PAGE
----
Another favorite of mine is the  ancient sculpture showing the doomed battle of Laocoon and his sons with two huge snakes. A landmark in sculptural history for the breadth and independence of its forms in space, this piece has that dramatic impact that can capture someone more used to the arts that explicitly celebrate process. As in Gericault's painting, this work takes extreme suffering and makes a formal dance out of it. The sinuous shape of the reptiles is partly replicated in the twisting torso of Laocoon, with his head cocked toward his left shoulder. Yet the human forms oppose to that sinuousness the angularity of creatures with an elaborate bone and joint structure. The angularity would be more explicit if the sons' arms were intact, but even so we can sense the opposition of human and serpentine movement.  And it's pretty clear the latter has the upper hand, as it were, as our eyes are riveted by the central struggle.

The eventual defeat of the Laocoon group in this fight is told by visual means alone. We don't even need to know the punishment has been divinely ordered, or that Laocoon's death is a kind of martyrdom in Roman culture, since he had warned in vain against the Trojan horse.  That famous trick precipitated the city's downfall and the flight of Aeneas westward, leading to the legendary founding of Rome.
Barnett Newman's Onement I (1948)

Sometimes an artist's reductive manner preserves the vividness of action, however abstracted it might be from real movement. Barnett Newman's "zip" paintings could be said to state the "anti-Laocoon group"  position. While the sculpture's struggle in its division of serpentine and human energies is explicit and detailed, this Newman painting (the first in a series that made his reputation) probes the most basic of divisions, exploring the most muted possible conflict — between narrow vertical band and expansive field, with a placid background energized by a fuzzy-edged zip of light down the center.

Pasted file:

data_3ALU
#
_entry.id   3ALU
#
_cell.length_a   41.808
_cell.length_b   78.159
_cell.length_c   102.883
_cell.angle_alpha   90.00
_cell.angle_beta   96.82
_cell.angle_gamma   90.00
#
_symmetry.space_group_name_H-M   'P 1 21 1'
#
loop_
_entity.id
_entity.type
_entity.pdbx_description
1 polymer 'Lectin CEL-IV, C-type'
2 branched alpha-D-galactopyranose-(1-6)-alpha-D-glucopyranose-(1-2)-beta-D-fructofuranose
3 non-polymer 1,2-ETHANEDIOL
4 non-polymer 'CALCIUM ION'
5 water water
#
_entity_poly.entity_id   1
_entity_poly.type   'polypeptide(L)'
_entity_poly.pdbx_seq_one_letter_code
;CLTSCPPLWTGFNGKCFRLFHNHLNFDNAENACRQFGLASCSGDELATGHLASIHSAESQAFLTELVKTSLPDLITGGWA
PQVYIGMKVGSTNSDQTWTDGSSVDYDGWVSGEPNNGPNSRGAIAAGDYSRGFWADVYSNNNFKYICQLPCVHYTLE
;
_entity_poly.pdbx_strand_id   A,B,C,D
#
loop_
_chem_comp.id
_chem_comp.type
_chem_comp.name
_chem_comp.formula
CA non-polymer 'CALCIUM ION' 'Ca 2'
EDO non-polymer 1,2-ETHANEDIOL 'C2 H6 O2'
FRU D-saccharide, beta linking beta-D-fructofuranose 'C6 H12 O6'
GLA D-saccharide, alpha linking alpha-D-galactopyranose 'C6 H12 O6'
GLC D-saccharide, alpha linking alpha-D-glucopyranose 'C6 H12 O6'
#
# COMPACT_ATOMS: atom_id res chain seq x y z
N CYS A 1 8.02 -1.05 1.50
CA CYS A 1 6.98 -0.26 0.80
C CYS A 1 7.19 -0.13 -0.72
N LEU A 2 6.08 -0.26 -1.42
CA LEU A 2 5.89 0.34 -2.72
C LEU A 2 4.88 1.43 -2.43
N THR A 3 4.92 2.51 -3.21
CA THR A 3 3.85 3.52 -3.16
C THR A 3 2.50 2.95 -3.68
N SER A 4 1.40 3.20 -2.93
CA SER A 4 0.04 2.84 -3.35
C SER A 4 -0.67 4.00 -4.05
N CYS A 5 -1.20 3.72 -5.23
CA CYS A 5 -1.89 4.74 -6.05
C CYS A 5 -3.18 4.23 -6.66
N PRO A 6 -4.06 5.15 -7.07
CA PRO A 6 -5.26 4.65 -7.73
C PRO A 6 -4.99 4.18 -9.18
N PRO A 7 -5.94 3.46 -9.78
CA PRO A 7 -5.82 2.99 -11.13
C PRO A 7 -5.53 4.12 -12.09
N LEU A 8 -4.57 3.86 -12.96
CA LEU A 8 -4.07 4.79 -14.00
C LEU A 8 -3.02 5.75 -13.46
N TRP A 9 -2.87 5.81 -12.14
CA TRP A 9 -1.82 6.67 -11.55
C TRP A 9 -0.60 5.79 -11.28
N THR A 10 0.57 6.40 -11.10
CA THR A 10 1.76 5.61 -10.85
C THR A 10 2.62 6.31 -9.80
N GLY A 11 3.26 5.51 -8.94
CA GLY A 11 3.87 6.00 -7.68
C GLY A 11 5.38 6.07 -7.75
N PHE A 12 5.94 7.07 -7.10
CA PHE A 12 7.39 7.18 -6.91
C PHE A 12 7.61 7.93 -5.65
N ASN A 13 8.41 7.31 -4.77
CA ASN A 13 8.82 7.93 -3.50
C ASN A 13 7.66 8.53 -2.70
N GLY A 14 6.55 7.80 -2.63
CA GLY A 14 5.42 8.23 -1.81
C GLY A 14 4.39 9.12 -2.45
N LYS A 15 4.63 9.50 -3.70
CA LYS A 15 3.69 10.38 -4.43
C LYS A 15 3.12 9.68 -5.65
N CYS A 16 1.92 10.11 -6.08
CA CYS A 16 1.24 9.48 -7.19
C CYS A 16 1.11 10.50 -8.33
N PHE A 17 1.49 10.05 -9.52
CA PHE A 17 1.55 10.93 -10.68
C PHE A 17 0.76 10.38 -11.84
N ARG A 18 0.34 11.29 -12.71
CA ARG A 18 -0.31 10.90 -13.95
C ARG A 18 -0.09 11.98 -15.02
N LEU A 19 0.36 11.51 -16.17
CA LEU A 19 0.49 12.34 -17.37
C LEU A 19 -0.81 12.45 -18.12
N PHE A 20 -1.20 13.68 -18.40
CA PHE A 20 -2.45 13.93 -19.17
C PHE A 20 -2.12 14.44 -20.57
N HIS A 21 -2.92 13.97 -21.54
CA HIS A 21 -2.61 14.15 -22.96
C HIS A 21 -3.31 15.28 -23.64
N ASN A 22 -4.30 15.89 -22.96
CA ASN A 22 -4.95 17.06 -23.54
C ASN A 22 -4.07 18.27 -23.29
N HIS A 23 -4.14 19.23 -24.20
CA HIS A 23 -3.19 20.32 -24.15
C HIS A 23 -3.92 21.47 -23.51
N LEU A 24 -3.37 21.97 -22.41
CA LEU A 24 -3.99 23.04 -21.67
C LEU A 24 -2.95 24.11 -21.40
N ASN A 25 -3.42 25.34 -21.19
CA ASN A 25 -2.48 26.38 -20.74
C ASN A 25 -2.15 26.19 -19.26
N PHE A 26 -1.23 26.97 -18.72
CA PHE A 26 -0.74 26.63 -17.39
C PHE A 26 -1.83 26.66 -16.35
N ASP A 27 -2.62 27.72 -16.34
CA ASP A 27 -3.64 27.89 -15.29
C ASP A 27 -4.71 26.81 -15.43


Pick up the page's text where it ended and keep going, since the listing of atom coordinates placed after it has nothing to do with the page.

We are thus back to Genesis, the place where narrative and the first cosmic visual contrasts originated in the cultural tradition closest to most of us in the West. Division is what we're forced to understand in life, though we may aspire toward unity. The undefined and undifferentiated push back against what we're able to define, hold dear and remember intelligibly. The visual arts find forms and textures that provisionally settle such endless conflicts.

The works I've looked at here, among many others, help accustom us to our imprisonment in time.  There is common ground between  the explicit "And then" of narrative or time-dependent arts and the more subtle "And then" of two- and three-dimensional artistic forms in space. I have no difficulty leaving behind writing about art, but looking at it has taught me so much through its complex simultaneity about beginnings, middles and ends and their necessary connections.